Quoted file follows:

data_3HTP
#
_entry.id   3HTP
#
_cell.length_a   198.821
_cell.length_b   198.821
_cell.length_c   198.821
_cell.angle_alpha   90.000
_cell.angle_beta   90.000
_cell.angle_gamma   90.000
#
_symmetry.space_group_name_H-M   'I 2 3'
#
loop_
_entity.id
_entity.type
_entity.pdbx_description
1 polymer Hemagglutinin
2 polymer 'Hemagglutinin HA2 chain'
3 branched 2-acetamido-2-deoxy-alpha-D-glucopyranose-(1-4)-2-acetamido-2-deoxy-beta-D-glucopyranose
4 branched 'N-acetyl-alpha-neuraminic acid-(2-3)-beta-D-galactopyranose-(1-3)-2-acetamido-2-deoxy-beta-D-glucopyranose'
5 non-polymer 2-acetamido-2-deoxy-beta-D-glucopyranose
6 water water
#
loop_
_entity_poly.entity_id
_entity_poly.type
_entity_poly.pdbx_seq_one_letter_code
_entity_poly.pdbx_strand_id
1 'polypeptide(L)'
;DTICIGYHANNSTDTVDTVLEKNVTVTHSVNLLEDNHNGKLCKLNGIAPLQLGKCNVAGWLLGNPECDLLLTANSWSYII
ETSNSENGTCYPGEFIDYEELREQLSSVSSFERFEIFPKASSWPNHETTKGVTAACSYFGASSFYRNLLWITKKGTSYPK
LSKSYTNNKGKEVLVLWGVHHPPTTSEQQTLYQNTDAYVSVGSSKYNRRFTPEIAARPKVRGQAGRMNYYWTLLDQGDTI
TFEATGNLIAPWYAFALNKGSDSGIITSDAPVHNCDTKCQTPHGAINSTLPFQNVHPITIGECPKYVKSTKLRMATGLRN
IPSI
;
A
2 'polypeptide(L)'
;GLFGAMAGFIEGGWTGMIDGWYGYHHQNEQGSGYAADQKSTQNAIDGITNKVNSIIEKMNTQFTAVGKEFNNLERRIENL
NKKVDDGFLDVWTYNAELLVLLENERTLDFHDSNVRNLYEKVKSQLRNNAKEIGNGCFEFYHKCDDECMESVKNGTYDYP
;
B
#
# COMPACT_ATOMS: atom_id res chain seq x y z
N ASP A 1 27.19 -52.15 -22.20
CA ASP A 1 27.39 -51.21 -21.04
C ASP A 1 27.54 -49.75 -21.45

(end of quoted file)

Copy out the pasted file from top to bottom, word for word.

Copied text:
data_3HTP
#
_entry.id   3HTP
#
_cell.length_a   198.821
_cell.length_b   198.821
_cell.length_c   198.821
_cell.angle_alpha   90.000
_cell.angle_beta   90.000
_cell.angle_gamma   90.000
#
_symmetry.space_group_name_H-M   'I 2 3'
#
loop_
_entity.id
_entity.type
_entity.pdbx_description
1 polymer Hemagglutinin
2 polymer 'Hemagglutinin HA2 chain'
3 branched 2-acetamido-2-deoxy-alpha-D-glucopyranose-(1-4)-2-acetamido-2-deoxy-beta-D-glucopyranose
4 branched 'N-acetyl-alpha-neuraminic acid-(2-3)-beta-D-galactopyranose-(1-3)-2-acetamido-2-deoxy-beta-D-glucopyranose'
5 non-polymer 2-acetamido-2-deoxy-beta-D-glucopyranose
6 water water
#
loop_
_entity_poly.entity_id
_entity_poly.type
_entity_poly.pdbx_seq_one_letter_code
_entity_poly.pdbx_strand_id
1 'polypeptide(L)'
;DTICIGYHANNSTDTVDTVLEKNVTVTHSVNLLEDNHNGKLCKLNGIAPLQLGKCNVAGWLLGNPECDLLLTANSWSYII
ETSNSENGTCYPGEFIDYEELREQLSSVSSFERFEIFPKASSWPNHETTKGVTAACSYFGASSFYRNLLWITKKGTSYPK
LSKSYTNNKGKEVLVLWGVHHPPTTSEQQTLYQNTDAYVSVGSSKYNRRFTPEIAARPKVRGQAGRMNYYWTLLDQGDTI
TFEATGNLIAPWYAFALNKGSDSGIITSDAPVHNCDTKCQTPHGAINSTLPFQNVHPITIGECPKYVKSTKLRMATGLRN
IPSI
;
A
2 'polypeptide(L)'
;GLFGAMAGFIEGGWTGMIDGWYGYHHQNEQGSGYAADQKSTQNAIDGITNKVNSIIEKMNTQFTAVGKEFNNLERRIENL
NKKVDDGFLDVWTYNAELLVLLENERTLDFHDSNVRNLYEKVKSQLRNNAKEIGNGCFEFYHKCDDECMESVKNGTYDYP
;
B
#
# COMPACT_ATOMS: atom_id res chain seq x y z
N ASP A 1 27.19 -52.15 -22.20
CA ASP A 1 27.39 -51.21 -21.04
C ASP A 1 27.54 -49.75 -21.45